Third Contact centres on David Wright (Tim Scott-Walker), a lovelorn psychotherapist whose already fragile psyche is shattered after the apparent suicides of two patients. Wright’s investigation into their fate only accentuates his existentialist crisis.

The killer question is simple: could Horrocks create an immersive experience with so few resources? The gloomy noir photography certainly has some elegant touches as he demonstrates an atmospheric eye for capturing the beauty in the mundane, but certain other scenes, mostly exteriors, feel more observational than cinematic. Horrocks’ carefully refined conceptual ideas allow his cerebral if occasionally pretentious dialogue to flourish, but the supporting cast behind the convincing Scott-Walker is frustratingly inconsistent.

Despite evident strengths, Third Contact can’t match the powers of the like-minded Shane Carruth. Yet with an abundance of ideas, Horrocks should hopefully find the financial backing to fulfil his potential next time around.

Latest screening info can be found here

Third Contact, official trailer

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New Talent: Stacy Martin

Who? A former model who makes her film debut next month, Stacy Martin’s boyfriend is musician Daniel Blumberg (Hebronix, Yuck, Cajun Dance Party).

What’s she been in? Absolutely nothing, before now.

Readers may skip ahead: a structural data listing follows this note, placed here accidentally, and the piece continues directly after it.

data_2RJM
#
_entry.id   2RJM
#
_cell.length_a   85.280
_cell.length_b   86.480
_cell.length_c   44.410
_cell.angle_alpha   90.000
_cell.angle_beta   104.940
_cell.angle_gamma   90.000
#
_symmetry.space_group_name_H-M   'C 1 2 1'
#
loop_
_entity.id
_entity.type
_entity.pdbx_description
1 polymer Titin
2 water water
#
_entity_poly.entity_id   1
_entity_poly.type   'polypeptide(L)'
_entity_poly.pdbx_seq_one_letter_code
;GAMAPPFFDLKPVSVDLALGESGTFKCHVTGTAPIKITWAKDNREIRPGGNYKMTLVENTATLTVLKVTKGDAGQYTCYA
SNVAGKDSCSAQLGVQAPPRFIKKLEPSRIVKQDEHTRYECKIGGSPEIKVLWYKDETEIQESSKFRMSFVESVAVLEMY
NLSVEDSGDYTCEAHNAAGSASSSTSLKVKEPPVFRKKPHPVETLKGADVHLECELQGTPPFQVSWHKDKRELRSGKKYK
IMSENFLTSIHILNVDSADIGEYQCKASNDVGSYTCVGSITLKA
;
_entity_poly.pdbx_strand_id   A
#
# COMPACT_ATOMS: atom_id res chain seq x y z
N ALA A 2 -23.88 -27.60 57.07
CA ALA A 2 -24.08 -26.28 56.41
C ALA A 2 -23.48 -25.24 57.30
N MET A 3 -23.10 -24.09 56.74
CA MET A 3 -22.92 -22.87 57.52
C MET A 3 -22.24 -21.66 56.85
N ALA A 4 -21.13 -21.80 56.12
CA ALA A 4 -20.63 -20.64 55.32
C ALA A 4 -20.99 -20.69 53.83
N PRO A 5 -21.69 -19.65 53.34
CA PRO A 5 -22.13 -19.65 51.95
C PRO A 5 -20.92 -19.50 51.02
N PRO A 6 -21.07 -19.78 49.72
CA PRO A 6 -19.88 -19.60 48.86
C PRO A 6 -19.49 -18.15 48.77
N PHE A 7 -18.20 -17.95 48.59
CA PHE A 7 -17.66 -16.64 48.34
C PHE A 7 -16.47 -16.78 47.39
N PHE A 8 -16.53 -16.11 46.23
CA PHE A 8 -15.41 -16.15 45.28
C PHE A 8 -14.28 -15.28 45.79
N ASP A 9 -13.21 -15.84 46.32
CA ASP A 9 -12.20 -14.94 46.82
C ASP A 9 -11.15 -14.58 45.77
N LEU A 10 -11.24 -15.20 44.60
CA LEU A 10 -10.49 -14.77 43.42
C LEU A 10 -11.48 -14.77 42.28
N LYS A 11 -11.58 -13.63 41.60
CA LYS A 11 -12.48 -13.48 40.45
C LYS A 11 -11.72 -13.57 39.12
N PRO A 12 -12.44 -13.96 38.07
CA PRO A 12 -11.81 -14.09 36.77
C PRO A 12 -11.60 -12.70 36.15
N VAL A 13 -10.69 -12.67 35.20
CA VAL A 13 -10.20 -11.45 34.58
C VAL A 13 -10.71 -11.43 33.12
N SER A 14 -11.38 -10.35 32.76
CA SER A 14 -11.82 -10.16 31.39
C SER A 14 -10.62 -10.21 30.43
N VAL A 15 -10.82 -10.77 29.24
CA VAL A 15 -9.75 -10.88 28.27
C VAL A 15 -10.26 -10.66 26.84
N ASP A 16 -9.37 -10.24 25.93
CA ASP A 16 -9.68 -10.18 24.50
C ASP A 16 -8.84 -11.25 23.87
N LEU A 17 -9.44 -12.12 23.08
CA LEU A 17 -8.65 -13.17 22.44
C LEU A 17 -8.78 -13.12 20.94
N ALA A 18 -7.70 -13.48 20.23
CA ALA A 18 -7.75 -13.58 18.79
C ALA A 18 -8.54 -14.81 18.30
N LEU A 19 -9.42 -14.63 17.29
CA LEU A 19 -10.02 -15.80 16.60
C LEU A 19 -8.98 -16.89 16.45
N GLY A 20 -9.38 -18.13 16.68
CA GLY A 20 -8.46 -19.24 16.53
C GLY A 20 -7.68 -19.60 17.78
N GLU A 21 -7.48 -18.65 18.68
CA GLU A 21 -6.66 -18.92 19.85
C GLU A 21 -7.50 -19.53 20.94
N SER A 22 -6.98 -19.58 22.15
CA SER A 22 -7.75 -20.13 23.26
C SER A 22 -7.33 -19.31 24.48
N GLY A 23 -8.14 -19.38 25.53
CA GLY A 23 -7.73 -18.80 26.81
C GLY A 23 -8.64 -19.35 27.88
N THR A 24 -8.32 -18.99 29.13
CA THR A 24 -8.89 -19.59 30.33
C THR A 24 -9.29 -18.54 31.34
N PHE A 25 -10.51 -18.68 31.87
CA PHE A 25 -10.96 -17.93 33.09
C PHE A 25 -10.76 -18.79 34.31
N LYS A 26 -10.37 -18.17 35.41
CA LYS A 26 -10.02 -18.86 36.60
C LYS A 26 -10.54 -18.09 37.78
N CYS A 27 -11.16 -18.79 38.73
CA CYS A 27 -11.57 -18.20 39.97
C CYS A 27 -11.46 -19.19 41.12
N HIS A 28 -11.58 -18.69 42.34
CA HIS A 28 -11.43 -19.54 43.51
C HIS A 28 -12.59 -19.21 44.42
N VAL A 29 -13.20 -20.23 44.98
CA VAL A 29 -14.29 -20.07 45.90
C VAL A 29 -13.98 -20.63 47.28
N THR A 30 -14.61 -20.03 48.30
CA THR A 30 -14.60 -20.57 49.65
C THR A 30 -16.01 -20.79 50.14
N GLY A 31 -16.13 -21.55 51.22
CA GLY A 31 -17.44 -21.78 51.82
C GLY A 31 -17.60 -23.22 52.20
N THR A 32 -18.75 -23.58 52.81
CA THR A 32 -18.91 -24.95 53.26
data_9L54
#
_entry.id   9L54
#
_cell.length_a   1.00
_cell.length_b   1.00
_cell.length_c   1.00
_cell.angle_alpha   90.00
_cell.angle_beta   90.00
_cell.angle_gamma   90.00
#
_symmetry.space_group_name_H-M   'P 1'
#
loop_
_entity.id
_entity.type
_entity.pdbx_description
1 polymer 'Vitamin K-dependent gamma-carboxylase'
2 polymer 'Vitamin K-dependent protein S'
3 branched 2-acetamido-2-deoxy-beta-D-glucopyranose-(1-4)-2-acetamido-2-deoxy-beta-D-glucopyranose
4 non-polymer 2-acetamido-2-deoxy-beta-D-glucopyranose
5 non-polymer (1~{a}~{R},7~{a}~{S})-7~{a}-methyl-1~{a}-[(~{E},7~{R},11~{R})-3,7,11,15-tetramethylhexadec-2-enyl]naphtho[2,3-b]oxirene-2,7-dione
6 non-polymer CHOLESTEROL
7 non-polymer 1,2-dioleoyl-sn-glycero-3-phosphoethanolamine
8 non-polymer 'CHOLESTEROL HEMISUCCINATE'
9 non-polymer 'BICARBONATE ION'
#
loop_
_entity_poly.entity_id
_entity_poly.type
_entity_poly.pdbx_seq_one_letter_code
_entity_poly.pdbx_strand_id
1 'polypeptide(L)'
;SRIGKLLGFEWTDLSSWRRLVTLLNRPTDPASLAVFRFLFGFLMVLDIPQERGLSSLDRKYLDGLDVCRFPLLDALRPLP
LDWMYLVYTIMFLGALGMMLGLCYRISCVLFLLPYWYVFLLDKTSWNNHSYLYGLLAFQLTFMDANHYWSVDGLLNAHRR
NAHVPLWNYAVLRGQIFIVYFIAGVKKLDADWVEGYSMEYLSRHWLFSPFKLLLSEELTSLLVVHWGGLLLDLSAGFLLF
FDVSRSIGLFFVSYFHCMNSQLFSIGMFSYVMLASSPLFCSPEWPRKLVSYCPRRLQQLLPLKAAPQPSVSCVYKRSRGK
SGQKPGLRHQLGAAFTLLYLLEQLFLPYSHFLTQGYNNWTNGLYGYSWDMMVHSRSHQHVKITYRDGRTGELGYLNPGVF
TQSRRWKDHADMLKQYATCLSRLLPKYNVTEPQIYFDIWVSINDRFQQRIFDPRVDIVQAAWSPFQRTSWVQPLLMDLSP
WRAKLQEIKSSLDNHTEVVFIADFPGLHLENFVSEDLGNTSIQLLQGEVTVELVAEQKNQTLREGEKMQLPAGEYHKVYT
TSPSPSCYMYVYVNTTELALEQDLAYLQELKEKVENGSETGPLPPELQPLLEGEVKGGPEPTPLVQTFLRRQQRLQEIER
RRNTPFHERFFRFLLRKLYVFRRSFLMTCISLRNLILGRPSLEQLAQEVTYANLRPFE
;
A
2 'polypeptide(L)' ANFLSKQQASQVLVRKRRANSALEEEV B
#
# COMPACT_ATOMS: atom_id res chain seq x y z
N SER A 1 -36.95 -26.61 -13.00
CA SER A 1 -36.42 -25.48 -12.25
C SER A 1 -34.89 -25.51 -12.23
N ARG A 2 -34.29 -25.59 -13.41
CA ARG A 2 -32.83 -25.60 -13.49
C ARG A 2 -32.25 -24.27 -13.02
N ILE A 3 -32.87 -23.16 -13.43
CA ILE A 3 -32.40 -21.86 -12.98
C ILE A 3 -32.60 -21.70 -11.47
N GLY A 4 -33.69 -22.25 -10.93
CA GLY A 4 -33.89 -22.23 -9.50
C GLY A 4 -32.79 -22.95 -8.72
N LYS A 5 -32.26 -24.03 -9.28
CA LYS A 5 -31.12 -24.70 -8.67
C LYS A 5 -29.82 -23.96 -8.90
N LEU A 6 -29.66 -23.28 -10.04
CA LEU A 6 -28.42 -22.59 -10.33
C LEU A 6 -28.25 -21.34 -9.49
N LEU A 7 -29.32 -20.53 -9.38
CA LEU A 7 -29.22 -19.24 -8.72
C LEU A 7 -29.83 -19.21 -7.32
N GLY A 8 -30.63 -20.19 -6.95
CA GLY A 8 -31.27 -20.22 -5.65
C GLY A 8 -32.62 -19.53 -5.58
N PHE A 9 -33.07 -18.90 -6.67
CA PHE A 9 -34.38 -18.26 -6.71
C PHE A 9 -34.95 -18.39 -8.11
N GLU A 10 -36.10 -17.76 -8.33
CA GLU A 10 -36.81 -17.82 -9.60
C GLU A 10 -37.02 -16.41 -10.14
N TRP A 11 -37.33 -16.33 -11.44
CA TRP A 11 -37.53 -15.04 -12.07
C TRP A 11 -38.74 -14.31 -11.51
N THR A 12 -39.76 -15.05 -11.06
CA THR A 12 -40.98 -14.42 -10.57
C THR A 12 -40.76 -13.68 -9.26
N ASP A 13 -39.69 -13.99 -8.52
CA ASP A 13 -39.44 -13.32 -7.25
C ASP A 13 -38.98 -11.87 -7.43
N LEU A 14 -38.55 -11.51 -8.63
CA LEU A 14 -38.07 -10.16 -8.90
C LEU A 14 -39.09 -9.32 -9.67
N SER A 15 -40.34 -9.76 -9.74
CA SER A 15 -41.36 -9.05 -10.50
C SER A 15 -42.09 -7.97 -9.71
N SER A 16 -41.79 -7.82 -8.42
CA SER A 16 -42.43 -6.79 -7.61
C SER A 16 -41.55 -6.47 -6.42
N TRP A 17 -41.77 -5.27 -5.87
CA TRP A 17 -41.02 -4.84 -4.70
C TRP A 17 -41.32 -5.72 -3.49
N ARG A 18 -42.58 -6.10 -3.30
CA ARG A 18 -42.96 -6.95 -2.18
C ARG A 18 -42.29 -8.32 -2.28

What’s coming up? Stacy shares the role of Joe, the central character in Lars Von Trier’s Nymphomaniac, with Charlotte Gainsbourg. With the role calling for constant succession of sex scenes, Stacy excels with fearless, vulnerable, vacant style.

They say: “She pulls it all off with a grace you wouldn't expect with all of the guttural rutting involved.” (Link

She says: “What scared me wasn't the nakedness but it was interacting naked. Shia [LeBeouf] was very professional but we didn't actually do anything sexual." (Link

Nymphomaniac, official trailer (maybe not entirely safe for work)

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Shorts

Do you like Tarantino? Do you like Tarantino enough to really like Death Proof, too? Got a spare $40,000 burning a metaphorical hole in your online bank account? Then why not snap up Stuntman Mike’s car on eBay? You even get Mike’s costumes thrown in for free (disclaimer: you may have to pay extra to hire Kurt Russell). Check it out

Birmingham’s Flatpack Festival returns in March for its eighth programme which promises to explore the wild frontier of film. So far, that includes The Great Flood (a documentary exploring the Mississippi floods of 1927, scored by Bill Frisell) and Phono-Cinema-Théâtre (the first ever UK screening of a series of short films which were made for the 1900 Paris Exposition). More information.

Last weekend’s box office was again dominated by The Wolf Of Wall Street which grossed almost three times as much as the highest new entry, Jack Ryan: Shadow Recruit. Sadly, Universal seem unlikely to invest this minor fortune in Quaaludes and women of ill repute.

Finally, Clash film scribe Paul Weedon captured this epic moment of film advertising fail which was intended to promote the rather unappreciated (a whopping 6% at Rotten Tomatoes) I, Frankenstein…

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Words: Ben Hopkins (except where indicated)

More film content, here!